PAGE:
The Department of Energy's Battery500 consortium announced its list of 15 new projects promising battery technology advancements in July, and who also received more than $5.7 million in seed funding.

2170 Cells for the upcoming Tesla Model 3

2170 Cells for the upcoming Tesla Model 3

The goal of the Battery500 project is to jump-start technologies that could ultimately lead to 500 Wh/kg+ energy density cells - a level seen as part of the "Holy Grail" for widespread EV adoption.

During the next 18-months (phase 1) awardees will show proof of thier technologies, and then will be down-selected for further financing.

"The new projects are the first to be funded through the consortium, which is led by DOE's Pacific Northwest National Laboratory and involves multiple partners at universities and other national labs. The new seedling projects were announced July 12 as part of a larger unveiling of a total of $19.4 million in new DOE funding for vehicle technologies research.

The new consortium projects are called seedling projects because they involve new, potentially risky battery technologies that could pay off big and grow into significant energy storage solutions. The most promising of the new projects will be competitively down-selected after 18 months.

Battery500 seeks to develop lithium-metal batteries that have more than double the specific energy found in batteries that power today's electric cars. Specific energy measures the amount of energy packed into a battery based on its weight.

Batteries with higher specific energies will allow electric vehicles (EVs) to drive farther on a single charge, as well as weigh and cost less. The consortium aims to build a battery cell with a specific energy of 500 watt-hours per kilogram, compared to the 170-200 watt-hours per kilogram in today's typical EV battery."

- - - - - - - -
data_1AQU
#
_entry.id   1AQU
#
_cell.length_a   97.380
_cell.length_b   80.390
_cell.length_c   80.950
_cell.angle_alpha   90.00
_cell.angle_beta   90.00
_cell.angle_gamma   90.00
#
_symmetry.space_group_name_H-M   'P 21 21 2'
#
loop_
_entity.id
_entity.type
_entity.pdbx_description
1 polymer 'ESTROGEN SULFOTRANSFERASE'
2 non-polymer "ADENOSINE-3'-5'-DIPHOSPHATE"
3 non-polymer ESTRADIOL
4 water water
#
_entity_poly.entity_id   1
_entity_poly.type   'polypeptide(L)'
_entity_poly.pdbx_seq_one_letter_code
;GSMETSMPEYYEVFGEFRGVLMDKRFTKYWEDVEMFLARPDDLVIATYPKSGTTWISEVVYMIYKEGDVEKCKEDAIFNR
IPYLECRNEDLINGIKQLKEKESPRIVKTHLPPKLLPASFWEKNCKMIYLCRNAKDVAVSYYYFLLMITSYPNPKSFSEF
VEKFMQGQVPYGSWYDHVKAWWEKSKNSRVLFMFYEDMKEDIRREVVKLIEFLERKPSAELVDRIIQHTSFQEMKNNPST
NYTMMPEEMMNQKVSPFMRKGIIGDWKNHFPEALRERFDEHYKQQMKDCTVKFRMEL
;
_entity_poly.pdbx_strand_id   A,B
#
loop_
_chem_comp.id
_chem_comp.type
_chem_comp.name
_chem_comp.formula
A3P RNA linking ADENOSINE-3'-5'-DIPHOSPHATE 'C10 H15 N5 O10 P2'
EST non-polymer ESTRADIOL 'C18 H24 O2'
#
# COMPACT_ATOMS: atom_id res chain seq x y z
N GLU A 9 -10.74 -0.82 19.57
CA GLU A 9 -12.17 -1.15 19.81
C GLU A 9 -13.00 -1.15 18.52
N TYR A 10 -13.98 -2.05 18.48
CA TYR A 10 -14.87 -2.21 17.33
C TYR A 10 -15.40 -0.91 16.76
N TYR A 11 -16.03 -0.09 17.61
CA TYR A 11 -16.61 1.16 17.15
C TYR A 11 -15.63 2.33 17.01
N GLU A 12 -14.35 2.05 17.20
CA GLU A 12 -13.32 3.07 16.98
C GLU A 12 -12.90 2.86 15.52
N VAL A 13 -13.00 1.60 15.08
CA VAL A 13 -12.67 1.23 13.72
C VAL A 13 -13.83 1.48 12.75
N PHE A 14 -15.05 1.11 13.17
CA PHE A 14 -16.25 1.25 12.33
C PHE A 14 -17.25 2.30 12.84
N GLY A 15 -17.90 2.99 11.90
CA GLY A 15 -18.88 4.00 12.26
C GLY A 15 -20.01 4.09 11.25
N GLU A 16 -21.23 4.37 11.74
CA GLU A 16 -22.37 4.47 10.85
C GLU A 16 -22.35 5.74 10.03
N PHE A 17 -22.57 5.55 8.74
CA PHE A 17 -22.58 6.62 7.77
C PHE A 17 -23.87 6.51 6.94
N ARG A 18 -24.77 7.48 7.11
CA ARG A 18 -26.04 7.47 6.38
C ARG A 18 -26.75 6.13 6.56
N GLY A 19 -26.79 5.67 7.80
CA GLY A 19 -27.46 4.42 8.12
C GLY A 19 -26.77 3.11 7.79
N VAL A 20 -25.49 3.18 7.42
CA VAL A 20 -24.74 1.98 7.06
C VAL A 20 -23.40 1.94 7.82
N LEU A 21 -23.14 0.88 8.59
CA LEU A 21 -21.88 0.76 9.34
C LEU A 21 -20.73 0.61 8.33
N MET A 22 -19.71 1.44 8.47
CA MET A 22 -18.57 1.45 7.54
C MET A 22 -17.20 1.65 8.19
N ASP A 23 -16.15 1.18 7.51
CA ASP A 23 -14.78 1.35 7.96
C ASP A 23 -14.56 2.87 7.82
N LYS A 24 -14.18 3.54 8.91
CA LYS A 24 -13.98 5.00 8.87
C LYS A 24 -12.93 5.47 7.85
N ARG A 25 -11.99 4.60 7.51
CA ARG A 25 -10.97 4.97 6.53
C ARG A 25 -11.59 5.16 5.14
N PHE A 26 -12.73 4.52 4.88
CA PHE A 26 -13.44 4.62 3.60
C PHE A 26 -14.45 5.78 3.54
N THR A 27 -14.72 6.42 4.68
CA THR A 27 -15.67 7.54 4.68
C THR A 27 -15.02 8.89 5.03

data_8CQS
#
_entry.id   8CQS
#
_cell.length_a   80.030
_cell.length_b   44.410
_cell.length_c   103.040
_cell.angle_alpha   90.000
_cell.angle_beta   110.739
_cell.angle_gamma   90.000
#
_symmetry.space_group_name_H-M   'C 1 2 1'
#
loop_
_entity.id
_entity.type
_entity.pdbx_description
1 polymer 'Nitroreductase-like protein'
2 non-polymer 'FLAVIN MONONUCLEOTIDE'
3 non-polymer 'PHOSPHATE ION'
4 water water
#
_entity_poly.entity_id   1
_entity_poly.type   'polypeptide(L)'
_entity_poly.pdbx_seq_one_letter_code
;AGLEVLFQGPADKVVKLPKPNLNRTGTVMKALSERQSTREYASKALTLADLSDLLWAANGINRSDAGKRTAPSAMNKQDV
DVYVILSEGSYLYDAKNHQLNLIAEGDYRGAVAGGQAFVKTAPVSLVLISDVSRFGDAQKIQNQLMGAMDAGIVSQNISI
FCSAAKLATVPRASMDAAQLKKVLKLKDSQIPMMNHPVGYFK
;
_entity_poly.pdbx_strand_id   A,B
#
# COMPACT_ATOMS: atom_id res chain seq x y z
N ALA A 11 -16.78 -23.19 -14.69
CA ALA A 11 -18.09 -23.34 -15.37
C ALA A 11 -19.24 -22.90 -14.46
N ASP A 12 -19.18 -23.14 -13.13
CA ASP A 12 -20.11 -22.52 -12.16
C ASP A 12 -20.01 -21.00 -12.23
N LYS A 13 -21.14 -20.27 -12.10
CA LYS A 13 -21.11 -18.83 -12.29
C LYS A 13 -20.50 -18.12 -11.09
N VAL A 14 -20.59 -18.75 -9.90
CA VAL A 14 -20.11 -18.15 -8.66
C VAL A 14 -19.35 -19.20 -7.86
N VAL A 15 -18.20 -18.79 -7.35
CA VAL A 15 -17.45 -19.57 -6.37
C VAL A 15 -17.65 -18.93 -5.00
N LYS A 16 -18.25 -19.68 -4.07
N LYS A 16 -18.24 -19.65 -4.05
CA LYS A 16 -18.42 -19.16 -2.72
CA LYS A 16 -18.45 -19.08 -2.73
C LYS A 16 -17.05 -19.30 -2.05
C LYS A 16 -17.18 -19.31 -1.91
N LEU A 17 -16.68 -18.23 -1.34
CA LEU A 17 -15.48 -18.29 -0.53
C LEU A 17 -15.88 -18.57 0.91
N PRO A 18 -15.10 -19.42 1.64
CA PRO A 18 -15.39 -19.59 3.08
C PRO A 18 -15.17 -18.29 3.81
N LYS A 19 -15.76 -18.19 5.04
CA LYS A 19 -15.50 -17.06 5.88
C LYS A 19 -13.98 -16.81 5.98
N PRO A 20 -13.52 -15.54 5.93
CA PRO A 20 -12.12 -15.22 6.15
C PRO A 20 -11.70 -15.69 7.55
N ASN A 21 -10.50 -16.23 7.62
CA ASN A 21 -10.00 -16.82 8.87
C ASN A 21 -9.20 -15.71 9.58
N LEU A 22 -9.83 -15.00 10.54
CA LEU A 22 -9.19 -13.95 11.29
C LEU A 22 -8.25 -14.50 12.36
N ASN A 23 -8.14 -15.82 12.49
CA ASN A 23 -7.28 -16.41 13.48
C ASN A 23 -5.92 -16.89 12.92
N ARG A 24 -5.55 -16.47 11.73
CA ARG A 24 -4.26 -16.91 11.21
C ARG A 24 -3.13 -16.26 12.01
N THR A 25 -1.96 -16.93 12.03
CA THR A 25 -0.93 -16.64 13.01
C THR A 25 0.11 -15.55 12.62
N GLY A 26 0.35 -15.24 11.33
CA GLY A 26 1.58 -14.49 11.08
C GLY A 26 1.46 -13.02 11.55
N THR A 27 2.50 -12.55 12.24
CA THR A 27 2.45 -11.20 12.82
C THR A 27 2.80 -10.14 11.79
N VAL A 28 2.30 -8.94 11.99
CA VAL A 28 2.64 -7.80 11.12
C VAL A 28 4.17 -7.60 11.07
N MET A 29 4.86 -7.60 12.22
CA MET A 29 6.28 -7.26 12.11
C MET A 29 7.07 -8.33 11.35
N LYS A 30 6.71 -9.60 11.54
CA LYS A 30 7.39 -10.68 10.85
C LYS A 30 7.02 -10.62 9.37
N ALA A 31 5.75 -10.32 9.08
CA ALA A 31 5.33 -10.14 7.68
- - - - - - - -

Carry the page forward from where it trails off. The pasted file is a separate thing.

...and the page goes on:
"The Battery500 project is focused on three keystone projects:

  • A high nickel content cathode with a Li-metal anode;
  • Sulfur cathode and Li-metal anode; and
  • Innovative electrode and cell design."


Battery500 Seedling Projects – Phase 1 awards (Area of Interest 1)

University of Maryland: College Park - $400,000

Research innovative iron-based materials for high energy cathodes for high energy lithium ion battery technologies.

Lawrence Berkeley National Laboratory - $400,000 Research thick cathodes using freeze casting methods for solid-state lithium batteries.

Penn State University Park - $399,194 Research multifunctional Li-ion conducting interfacial materials that enable high- performance lithium metal anodes.

Mercedes-Benz Research & Development North America, Inc. - $400,000 Research a scalable synthesis to enable very thin coatings on solid state electrolyte membranes to enable high performance Li-Sulfur Battery.

University of Maryland: College Park - $400,000 Using 3D printed, low tortuosity frameworks, develop solid state Li-ion batteries.

General Motors LLC - $400,000 Design, engineer, develop, and integrate pouch-format cells for lithium-sulfur batteries to achieve high energy density and long cycle life.

University of Pittsburgh - $400,000 Research sulfur electrodes utilizing lithium ion conductor (LIC) coatings for high energy density advanced lithium-sulfur (Li-S) batteries.

Cornell University - $360,000 Research highly loaded sulfur cathodes and conductive carbon coated separators that enable high energy batteries.

University of Maryland: College Park - $400,000 Research advanced electrolytes to limit dendrite growth in lithium-metal cells.

Texas A&M Engineering Experiment Station - $400,000 Utilize an analytical and experimental approach to examine the interface between solid state electrolytes and lithium-metal anodes and identify potential methods for mitigating dendrite growth.

Navitas Advanced Solutions Group, LLC - $400,000 Research a solvent-free process to fabricate all-solid Li batteries.

Wayne State University - $225,000 Research novel full-cell, ultra high-energy Li- metal batteries based on 3-dimensional architectures.

Oregon State University - $353,500 Research and develop a new process to produce Li2S@graphene composite cathodes to inhibit polysulfides to enhance cycle life.

SUNY University at Stony Brook - $400,000 Research li-sulfur batteries using a novel sulfur rich nanosheet composite cathode.

University of Houston - $400,000

Research high-energy solid-state lithium batteries with organic cathode materials.

source: Green Car Congress